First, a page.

|Born||Leslie Earnest Lye
November 18, 1924
Toronto, Ontario, Canada
|Died||July 21, 2009
Ottawa, Ontario, Canada
|Spouse(s)||Jonni Lye 1949-2009 (his death)|
Leslie Earnest "Les" Lye (November 18, 1924 – July 21, 2009) was a Canadian actor and veteran comedian. Best known for his numerous roles as one of the two adults on the children's program, You Can't Do That On Television (the other being Abby Hagyard), he enjoyed a television and radio career spanning nearly half a century.
Following a stint in the armed forces after high school, Lye attended the University of Toronto, where he earned a Bachelor of Arts degree, and then enrolled in Lorne Greene's Academy of Radio Arts. In 1948, he moved to Ottawa to join Frank Ryan's CFRA team.
As a radio announcer, Lye worked with the station's popular groups and was also in demand as an emcee at their many live appearances. After heading back to Toronto to work for a short time at CKEY, he returned to Ottawa and CFRA with his alter ego, Abercrombie. Lye became one of radio's top personalities before turning to the new medium of television in 1958. His first job, as a co-host on the talk show Contact, lasted three years.
In 1961, CJOH-TV went on the air with Lye as a freelance writer and performer. Meanwhile, local entertainer Bill Luxton was busy with several shows, including a morning magazine. Forming what would become a long-lasting partnership, Lye soon began creating comic characters for Bill to interview on his morning show.
When puppeteer John Conway decided to give up hosting the CJOH kids show Cartoonerville in 1966, the station's programmers asked Lye and Luxton to team up and take over. Uncle Willy & Floyd was born. Over the years, such personalities as Klea Scott, Bruno Gerussi and Margaret Trudeau would drop by for surprise guest appearances. In addition to Luxton, Lye worked with Don Harron, Ruth Buzzi and Orson Bean, and worked for the CBC, CTV and Global television networks. Uncle Willy & Floyd ran for 22 years in syndication across Canada. Among his many accomplishments, Lye appeared in a number of stage shows and was a major contributor to Rich Little's career.
You Can't Do That On Television
Lye eventually gained international acclaim appearing on You Can't Do That On Television. The children's show, which was wildly popular in the United States and a staple on Nickelodeon's programming line-up, enjoyed a 10-season run from 1979 to 1990. Lye played all the adult male characters on the show, including Ross Ewich (supposedly the producer of the show), a father ("Senator Lance Prevert"), a school teacher ("Mr. Schidler"), a school principal, the proprietor of a bad restaurant ("Barth"), the leader of a firing squad ("El Capitano"), the keeper of a dungeon ("Nasti"), an arcade owner ("Blip"), a school bus driver ("Snake Eyes"), a sports coach, a doctor (patterned after Groucho Marx), and a dentist, among others.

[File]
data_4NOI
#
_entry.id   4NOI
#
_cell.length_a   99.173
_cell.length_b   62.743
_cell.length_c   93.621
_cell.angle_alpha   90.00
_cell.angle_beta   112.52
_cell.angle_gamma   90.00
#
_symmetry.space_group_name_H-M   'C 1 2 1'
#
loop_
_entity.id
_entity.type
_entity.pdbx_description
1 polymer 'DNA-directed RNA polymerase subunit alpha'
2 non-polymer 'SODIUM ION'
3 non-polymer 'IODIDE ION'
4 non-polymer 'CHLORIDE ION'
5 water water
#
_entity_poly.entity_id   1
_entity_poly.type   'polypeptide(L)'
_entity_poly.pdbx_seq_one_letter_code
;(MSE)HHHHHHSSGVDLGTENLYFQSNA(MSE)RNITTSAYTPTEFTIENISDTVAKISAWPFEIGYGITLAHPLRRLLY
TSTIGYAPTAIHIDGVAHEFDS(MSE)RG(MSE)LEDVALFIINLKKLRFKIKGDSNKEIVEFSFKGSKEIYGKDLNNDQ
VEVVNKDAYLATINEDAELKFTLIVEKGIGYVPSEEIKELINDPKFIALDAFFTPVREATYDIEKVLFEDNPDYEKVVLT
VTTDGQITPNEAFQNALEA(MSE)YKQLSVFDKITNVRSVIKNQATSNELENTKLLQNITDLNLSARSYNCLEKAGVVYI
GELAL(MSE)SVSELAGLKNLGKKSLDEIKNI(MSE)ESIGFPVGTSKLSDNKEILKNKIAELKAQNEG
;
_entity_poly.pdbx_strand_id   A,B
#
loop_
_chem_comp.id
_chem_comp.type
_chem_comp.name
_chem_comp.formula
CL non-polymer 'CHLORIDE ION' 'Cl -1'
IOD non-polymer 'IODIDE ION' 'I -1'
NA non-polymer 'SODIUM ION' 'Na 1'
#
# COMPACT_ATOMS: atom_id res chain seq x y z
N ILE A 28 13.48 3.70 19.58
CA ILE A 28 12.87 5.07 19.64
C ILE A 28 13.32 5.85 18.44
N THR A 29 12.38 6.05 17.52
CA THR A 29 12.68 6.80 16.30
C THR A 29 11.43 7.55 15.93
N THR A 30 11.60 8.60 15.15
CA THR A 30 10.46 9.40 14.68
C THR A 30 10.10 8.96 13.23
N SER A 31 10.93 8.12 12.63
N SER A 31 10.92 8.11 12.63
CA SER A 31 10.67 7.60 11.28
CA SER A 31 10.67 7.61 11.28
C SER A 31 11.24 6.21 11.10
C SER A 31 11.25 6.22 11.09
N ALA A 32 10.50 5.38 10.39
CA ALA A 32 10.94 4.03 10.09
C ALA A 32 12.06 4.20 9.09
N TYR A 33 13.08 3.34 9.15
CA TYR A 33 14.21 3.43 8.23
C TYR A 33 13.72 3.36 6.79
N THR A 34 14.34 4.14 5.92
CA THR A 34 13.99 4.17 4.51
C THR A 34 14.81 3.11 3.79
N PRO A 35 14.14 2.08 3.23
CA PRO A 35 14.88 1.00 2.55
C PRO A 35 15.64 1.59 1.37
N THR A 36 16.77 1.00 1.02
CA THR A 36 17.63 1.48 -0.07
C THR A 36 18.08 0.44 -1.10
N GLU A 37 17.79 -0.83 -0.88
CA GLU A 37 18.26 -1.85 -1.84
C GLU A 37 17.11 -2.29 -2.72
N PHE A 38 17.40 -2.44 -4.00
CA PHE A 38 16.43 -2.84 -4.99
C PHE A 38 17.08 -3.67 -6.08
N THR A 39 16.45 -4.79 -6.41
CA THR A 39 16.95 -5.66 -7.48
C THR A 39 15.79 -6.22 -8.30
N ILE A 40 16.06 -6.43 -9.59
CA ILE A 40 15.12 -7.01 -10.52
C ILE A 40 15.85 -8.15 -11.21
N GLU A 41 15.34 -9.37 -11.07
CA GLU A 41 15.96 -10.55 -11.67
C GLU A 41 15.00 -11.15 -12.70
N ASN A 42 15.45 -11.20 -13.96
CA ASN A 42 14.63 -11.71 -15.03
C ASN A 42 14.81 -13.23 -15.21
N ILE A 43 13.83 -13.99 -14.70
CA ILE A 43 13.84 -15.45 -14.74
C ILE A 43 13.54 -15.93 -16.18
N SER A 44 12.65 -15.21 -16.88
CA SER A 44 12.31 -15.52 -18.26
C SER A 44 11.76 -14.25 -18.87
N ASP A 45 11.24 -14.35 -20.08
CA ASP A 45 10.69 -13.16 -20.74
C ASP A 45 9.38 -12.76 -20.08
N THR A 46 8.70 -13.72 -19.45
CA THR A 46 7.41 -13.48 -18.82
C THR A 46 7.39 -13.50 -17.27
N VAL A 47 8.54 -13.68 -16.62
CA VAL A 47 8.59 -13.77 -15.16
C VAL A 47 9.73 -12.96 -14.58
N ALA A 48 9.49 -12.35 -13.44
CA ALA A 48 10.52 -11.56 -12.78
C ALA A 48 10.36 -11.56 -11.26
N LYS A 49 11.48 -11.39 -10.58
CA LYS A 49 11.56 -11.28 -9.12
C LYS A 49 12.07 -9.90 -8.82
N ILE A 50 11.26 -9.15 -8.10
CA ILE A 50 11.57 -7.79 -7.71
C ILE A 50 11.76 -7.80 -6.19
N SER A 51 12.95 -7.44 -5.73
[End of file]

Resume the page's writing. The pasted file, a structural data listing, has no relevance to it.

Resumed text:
In animation, he guest-starred on an episode of The Raccoons and appeared in the first two television specials based on the Care Bears franchise, The Care Bears in the Land Without Feelings and The Care Bears Battle the Freeze Machine. In 1987, he became the voice of Quellor on The Adventures of Teddy Ruxpin. Lye also did several different voices on Dennis the Menace for DiC Entertainment as well as supplying voices on three TV specials for Atkinson Film-Arts The Legend of Hiawatha, Babar and Father Christmas and Rumpelstiltskin.
In 2003, Lye and Luxton were honored with lifetime achievement awards from the Alliance of Canadian Cinema, Television and Radio Artists (ACTRA), for their work on Willy & Floyd. Lye continued to work as an active member of the Juvenile Diabetes Research Foundation and was writing a book of his memoirs at the time of his death.
Lye died in Ottawa, Ontario after a decade of diabetes on July 21, 2009. Lye had previously suffered a mild heart attack in 2002, and suffered from diabetes in his later years. He was survived by his wife Jonni, and his three children: Brett, Daralyn and Emily.
- CTV Ottawa legend Les Lye passes away - CTV Ottawa, 22 July 2009